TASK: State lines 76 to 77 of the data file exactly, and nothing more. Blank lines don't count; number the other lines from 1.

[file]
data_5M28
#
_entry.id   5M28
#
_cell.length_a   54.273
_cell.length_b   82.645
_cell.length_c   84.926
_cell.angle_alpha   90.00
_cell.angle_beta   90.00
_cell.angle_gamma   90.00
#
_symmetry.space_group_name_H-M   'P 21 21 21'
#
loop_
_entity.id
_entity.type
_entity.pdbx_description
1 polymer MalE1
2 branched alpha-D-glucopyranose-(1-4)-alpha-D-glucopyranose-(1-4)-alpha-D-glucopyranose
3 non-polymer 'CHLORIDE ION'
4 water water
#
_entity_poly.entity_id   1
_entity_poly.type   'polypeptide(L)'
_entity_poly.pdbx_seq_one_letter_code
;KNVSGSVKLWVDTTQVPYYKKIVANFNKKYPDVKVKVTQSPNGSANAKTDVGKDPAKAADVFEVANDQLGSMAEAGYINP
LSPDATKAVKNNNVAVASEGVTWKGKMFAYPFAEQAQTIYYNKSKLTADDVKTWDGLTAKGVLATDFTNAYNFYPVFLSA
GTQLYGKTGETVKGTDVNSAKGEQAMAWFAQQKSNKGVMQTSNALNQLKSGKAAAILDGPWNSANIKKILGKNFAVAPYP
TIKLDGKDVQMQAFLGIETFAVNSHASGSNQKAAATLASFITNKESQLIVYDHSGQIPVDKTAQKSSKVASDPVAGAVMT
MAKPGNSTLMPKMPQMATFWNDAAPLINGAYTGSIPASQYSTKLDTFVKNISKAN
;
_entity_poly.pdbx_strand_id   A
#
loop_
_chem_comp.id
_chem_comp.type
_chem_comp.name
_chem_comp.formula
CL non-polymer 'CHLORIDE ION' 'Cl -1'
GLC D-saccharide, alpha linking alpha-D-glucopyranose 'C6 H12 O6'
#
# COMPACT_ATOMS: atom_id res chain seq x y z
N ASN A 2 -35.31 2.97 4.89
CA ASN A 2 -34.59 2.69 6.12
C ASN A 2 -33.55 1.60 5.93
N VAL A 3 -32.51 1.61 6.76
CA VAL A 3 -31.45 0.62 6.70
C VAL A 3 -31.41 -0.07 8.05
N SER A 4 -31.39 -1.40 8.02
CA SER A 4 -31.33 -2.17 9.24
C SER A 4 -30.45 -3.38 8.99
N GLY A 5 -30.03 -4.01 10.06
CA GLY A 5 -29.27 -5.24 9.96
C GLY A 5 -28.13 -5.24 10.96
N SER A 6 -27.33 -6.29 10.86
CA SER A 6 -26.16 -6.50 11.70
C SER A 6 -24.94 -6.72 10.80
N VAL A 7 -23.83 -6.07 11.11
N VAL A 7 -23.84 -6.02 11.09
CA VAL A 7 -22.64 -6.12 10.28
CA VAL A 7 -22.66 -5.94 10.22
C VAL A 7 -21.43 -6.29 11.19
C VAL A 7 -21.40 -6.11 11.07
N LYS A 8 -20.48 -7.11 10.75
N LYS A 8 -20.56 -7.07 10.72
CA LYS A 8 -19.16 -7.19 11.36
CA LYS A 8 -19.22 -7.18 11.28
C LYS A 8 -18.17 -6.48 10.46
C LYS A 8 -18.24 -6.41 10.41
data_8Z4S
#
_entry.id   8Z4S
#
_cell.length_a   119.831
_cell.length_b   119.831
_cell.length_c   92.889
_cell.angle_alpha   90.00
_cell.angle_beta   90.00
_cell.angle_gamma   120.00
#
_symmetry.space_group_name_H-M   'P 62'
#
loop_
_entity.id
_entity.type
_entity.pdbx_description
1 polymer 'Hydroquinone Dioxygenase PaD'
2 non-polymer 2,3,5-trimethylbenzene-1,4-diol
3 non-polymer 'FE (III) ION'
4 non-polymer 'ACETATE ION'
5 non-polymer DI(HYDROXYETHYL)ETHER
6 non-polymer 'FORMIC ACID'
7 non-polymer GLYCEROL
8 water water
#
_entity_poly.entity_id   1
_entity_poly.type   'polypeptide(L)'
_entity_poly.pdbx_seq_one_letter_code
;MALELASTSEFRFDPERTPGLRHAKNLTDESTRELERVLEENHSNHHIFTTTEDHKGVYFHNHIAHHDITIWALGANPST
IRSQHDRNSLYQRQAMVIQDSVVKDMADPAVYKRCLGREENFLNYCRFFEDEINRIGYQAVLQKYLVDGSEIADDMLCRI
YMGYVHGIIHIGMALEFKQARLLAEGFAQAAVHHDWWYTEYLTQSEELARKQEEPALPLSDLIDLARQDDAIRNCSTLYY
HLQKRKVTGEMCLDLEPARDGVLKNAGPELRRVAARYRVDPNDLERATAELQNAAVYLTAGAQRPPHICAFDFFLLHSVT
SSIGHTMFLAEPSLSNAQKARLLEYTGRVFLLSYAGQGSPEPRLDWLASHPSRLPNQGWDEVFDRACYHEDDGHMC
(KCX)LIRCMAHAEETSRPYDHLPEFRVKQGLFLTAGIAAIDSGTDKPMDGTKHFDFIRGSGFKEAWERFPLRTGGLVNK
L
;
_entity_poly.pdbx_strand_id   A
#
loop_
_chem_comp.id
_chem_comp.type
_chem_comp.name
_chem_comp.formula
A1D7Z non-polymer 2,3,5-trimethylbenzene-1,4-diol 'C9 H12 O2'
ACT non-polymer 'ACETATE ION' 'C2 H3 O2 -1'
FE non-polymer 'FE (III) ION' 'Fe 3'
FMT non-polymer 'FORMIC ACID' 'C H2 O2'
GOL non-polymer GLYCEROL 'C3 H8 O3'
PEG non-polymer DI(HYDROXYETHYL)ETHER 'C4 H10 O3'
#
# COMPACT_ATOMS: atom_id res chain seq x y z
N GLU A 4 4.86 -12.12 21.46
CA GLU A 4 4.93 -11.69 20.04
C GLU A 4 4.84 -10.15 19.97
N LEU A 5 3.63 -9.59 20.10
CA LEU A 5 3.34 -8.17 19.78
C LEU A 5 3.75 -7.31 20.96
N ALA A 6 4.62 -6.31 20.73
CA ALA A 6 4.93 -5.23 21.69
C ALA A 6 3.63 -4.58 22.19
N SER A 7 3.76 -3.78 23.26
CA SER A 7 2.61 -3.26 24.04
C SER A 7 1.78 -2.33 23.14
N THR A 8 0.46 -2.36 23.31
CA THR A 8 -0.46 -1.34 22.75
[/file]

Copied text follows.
_cell.length_c   92.889
_cell.angle_alpha   90.00